Govt.’s draft rules to regulate social media echo SC orders

The draft rules proposed by the government to curb “unlawful content” on social media that make it mandatory for intermediaries to trace the “originator” of such content have drawn strong criticism from the Opposition. The latter contend that the state is expanding the scope for surveillance of citizens. However, a close look at the draft Information Technology (Intermediaries Guidelines) Amendment Rules, 2018, shows that the proposed changes are largely in line with developments on this front in cases before the Supreme Court in recent months.

Court’s concern While the Centre itself has been informing the court since October about its intentions, the court has also voiced its concern about irresponsible content on social media. In fact, in a July 17, 2018, judgment in the Tehseen S. Poonawalla case, the Supreme Court gave the government a virtual carte blanche to stop/curb dissemination of “irresponsible and explosive messages on various social media platforms, which have a tendency to incite mob violence and lynching of any kind”. For instance, Rule 3 of the draft speaks about the “due diligence” to be observed by online platforms that have over 50 lakh users.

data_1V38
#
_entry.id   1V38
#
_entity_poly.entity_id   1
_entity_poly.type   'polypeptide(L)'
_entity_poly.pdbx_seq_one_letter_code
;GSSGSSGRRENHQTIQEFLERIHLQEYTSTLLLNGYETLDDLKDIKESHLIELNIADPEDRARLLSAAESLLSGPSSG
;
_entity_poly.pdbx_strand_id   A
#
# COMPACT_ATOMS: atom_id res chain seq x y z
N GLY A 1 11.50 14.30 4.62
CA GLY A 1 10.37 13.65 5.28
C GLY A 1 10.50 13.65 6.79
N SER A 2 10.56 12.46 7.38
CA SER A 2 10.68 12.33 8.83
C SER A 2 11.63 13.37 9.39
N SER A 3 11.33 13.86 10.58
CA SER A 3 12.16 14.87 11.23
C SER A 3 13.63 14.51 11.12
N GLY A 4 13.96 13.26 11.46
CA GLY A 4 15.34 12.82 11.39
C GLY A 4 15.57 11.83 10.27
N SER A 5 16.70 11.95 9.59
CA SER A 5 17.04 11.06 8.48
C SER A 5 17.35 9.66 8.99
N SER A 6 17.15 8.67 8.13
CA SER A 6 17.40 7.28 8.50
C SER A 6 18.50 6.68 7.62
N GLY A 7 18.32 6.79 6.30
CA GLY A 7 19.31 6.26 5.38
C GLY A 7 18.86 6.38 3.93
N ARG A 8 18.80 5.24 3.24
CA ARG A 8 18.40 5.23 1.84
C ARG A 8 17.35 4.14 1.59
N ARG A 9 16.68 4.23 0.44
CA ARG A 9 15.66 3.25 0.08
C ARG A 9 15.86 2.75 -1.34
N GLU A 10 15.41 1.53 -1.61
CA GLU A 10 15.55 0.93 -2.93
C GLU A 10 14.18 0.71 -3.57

Norms for access It proposes the publication of rules, a privacy policy and user agreement for access to a social intermediary’s resource. Clause (1) of Rule 3 mandates that a user cannot host, display, upload, modify, publish, transmit, update or share information, for example, which is pornographic, paedophilic, racially or ethnically objectionable, invasive of another’s privacy, harms minors in anyway, etc. Now consider this. On December 6, a Supreme Court Bench led by Justice Madan B. Lokur mentioned online giants Google, YouTube, Facebook, Microsoft and WhatsApp and recorded that “everybody is agreed that child pornography, rape and gang-rape videos and objectionable material need to be stamped out”.

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